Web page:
In 1946, the American Society of Civil Engineers wrote of him: His projects will stand forever as monuments to his great ability as a
constructor, but he will be best remembered by his many friends and
close associates for his ever-present human understanding, his extreme
fair-mindedness, his wonderful sense of humor, and his absolute
integrity. Once his word was given it was carried out, no matter what
his personal sacrifices might be.
Frank Crowe said, “I was wild to build this dam, the biggest dam ever built by anyone anywhere.” Crowe sketched the original master plan for Boulder City, a desert camp for workers when he arrived in 1931.
A feature by Fortune magazine in 1933 gives a description of Frank Crowe. Frank Crowe's last vacation was his honeymoon twenty years ago. He
avoids cities except for required directors' meetings and an occasional
football game. He plays the stock market a bit, buys Buicks exclusively for work on the
job, and can be seen matching quarters with $4-a-day muckers while
waiting for a big dynamite explosion. He twists around in a chair a lot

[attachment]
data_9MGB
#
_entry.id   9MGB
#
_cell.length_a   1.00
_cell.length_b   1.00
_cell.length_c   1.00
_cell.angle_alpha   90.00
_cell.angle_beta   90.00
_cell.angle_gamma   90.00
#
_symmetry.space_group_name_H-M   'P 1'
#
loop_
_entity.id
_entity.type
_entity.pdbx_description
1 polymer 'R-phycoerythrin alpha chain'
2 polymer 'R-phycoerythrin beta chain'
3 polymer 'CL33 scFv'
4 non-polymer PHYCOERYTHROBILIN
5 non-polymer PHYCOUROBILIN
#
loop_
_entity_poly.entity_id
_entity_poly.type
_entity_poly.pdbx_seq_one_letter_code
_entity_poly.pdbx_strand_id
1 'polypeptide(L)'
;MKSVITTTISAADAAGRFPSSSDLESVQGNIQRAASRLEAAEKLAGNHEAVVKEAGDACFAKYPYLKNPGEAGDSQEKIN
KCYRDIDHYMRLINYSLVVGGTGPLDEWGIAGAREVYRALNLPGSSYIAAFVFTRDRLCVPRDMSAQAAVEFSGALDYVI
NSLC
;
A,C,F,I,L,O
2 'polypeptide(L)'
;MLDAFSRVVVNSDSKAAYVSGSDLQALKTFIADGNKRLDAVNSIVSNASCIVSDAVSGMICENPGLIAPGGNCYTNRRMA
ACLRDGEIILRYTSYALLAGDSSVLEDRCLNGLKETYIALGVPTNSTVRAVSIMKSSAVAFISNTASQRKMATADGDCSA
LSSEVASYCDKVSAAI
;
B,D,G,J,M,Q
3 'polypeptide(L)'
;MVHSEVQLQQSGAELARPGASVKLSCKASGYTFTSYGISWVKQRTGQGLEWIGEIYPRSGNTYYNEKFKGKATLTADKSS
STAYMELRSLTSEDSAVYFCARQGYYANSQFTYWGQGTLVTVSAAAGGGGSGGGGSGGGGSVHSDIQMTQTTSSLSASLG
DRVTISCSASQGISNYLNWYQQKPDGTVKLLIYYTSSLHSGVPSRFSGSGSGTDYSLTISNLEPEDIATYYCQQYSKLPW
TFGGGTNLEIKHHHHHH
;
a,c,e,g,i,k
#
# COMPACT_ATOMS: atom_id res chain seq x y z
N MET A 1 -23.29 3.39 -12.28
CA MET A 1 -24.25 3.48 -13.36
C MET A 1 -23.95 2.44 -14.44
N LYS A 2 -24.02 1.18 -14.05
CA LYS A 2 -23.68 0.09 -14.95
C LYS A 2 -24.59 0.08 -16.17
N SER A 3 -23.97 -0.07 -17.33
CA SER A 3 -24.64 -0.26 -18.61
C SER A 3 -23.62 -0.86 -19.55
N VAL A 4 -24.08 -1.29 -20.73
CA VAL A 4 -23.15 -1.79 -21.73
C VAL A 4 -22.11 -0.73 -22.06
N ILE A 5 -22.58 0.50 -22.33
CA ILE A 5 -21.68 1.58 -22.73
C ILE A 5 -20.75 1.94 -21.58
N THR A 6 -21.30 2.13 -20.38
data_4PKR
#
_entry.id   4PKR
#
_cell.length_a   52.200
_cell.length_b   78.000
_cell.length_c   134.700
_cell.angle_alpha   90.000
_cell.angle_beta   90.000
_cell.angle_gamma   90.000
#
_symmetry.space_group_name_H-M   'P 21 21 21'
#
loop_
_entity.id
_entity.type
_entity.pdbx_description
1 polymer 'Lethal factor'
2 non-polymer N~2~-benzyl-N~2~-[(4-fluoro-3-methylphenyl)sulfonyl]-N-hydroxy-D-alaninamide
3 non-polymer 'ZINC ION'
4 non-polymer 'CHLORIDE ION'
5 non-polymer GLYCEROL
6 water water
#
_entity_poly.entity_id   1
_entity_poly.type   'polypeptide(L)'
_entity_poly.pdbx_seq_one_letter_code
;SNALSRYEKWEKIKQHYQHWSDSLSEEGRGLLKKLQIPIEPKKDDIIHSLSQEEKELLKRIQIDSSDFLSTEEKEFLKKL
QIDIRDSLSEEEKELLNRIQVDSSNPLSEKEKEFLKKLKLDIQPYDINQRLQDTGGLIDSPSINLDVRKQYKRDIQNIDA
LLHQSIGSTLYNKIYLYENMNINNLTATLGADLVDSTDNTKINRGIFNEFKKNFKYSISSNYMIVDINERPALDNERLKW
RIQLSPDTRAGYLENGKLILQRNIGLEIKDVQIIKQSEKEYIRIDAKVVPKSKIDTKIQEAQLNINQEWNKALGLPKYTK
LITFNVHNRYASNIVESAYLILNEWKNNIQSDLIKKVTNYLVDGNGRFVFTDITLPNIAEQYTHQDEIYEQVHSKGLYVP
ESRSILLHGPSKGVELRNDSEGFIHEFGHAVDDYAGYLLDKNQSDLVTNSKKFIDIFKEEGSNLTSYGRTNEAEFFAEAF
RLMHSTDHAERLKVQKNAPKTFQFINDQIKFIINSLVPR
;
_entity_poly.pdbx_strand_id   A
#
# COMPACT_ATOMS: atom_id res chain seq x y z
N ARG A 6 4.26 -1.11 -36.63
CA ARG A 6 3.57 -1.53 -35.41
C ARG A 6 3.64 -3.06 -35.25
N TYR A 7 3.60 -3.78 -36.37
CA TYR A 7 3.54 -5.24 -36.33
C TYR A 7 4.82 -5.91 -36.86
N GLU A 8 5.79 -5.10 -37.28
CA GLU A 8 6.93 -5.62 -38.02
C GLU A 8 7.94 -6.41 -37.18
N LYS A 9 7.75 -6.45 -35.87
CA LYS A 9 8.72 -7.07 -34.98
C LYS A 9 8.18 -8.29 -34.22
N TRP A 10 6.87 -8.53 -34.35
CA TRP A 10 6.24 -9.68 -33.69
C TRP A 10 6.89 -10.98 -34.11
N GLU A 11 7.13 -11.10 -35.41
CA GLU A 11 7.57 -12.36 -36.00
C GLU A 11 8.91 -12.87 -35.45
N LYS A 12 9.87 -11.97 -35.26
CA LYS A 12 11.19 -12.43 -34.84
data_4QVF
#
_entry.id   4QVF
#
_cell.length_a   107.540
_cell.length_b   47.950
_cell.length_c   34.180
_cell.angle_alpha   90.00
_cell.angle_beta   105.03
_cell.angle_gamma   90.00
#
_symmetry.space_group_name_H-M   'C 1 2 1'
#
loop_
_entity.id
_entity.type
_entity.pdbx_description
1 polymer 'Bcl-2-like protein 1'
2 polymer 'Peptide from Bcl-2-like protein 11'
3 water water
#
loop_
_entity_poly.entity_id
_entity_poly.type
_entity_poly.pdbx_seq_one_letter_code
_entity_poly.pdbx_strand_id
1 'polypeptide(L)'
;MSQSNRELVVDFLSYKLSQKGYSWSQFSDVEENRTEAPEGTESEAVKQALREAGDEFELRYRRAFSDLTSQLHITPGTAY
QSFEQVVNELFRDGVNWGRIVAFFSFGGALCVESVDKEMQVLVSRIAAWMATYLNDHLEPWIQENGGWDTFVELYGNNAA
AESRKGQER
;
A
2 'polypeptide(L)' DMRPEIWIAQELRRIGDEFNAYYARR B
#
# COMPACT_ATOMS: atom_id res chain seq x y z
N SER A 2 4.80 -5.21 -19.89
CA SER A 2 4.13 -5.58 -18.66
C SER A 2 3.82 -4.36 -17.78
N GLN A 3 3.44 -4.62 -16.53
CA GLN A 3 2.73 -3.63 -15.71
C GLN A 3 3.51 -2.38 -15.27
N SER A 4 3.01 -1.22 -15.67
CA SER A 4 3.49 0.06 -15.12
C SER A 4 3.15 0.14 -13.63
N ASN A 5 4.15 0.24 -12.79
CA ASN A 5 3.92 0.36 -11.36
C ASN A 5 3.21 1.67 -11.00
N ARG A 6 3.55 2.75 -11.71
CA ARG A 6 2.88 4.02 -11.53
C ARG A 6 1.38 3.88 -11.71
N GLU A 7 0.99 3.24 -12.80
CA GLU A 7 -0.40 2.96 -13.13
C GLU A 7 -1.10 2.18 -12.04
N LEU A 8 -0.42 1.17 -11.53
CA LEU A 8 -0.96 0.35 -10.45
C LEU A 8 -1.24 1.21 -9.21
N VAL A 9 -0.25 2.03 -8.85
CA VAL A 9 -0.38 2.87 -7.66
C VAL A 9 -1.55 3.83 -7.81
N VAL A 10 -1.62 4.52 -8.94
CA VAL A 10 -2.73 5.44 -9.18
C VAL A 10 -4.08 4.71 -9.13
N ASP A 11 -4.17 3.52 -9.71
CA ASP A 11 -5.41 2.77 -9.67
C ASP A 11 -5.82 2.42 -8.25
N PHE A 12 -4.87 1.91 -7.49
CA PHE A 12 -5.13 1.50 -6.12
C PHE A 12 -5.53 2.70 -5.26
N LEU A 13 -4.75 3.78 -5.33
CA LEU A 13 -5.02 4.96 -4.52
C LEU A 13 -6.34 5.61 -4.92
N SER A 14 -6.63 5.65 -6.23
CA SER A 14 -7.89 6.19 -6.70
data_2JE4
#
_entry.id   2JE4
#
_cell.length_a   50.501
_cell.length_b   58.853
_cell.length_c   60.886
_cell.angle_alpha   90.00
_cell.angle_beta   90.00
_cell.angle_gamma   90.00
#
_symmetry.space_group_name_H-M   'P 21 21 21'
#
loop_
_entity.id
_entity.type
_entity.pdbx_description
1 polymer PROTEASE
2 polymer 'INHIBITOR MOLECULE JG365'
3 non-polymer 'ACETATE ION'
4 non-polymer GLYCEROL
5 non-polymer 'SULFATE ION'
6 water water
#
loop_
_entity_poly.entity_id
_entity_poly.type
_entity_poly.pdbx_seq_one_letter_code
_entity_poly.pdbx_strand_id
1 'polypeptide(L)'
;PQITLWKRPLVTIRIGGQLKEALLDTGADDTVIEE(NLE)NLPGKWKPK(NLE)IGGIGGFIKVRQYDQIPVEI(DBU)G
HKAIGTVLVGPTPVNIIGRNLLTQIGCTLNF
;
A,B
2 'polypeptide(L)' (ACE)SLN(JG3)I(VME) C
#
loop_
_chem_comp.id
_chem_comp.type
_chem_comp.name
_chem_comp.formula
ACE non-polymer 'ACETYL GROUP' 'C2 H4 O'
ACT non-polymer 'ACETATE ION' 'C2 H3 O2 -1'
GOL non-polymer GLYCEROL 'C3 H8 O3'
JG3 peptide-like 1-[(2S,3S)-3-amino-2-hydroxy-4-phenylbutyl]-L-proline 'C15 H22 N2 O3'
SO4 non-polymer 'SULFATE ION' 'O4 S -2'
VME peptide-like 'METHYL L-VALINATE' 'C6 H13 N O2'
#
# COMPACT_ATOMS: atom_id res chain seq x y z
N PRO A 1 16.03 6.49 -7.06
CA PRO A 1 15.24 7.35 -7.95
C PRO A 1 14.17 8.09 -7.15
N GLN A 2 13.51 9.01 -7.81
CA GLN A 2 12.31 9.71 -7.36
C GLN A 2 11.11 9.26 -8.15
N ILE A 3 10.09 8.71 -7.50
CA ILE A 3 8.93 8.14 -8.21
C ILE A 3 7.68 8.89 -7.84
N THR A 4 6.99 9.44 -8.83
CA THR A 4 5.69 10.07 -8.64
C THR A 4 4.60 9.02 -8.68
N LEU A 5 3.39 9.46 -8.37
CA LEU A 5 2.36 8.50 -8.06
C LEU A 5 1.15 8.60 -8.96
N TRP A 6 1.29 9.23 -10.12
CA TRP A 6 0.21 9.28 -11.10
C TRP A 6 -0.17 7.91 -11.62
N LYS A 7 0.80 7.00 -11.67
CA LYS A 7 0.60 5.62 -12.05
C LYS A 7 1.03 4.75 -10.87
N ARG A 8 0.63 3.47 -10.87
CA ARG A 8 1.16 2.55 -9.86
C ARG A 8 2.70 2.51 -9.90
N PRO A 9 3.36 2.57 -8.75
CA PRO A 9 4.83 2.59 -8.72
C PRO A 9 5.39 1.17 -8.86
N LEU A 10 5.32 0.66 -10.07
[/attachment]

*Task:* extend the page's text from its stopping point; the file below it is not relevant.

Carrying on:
while he talks, preferring the outdoors, and makes an absolute rule that
no letter shall go out of his office over one page long. He believes
any idea can be expressed in that space and that anything longer is a
waste of words.
Crowe managed workers who toiled in 130-degree heat in Black Canyon, dealing with a major workers' strike and extreme conditions during which men were lost to heat, disease, and drowning. A tall man over 6 feet, he was known for his trademark pressed white shirt and a large Stetson hat.
Crowe finished Hoover Dam two years ahead of schedule, in 1936. He worked on other dam projects, including Shasta Dam in California, and Copper Basin and Gene Wash Dams on the Colorado Aqueduct system. Frank Crowe died in 1946 on his cattle ranch near Redding, California.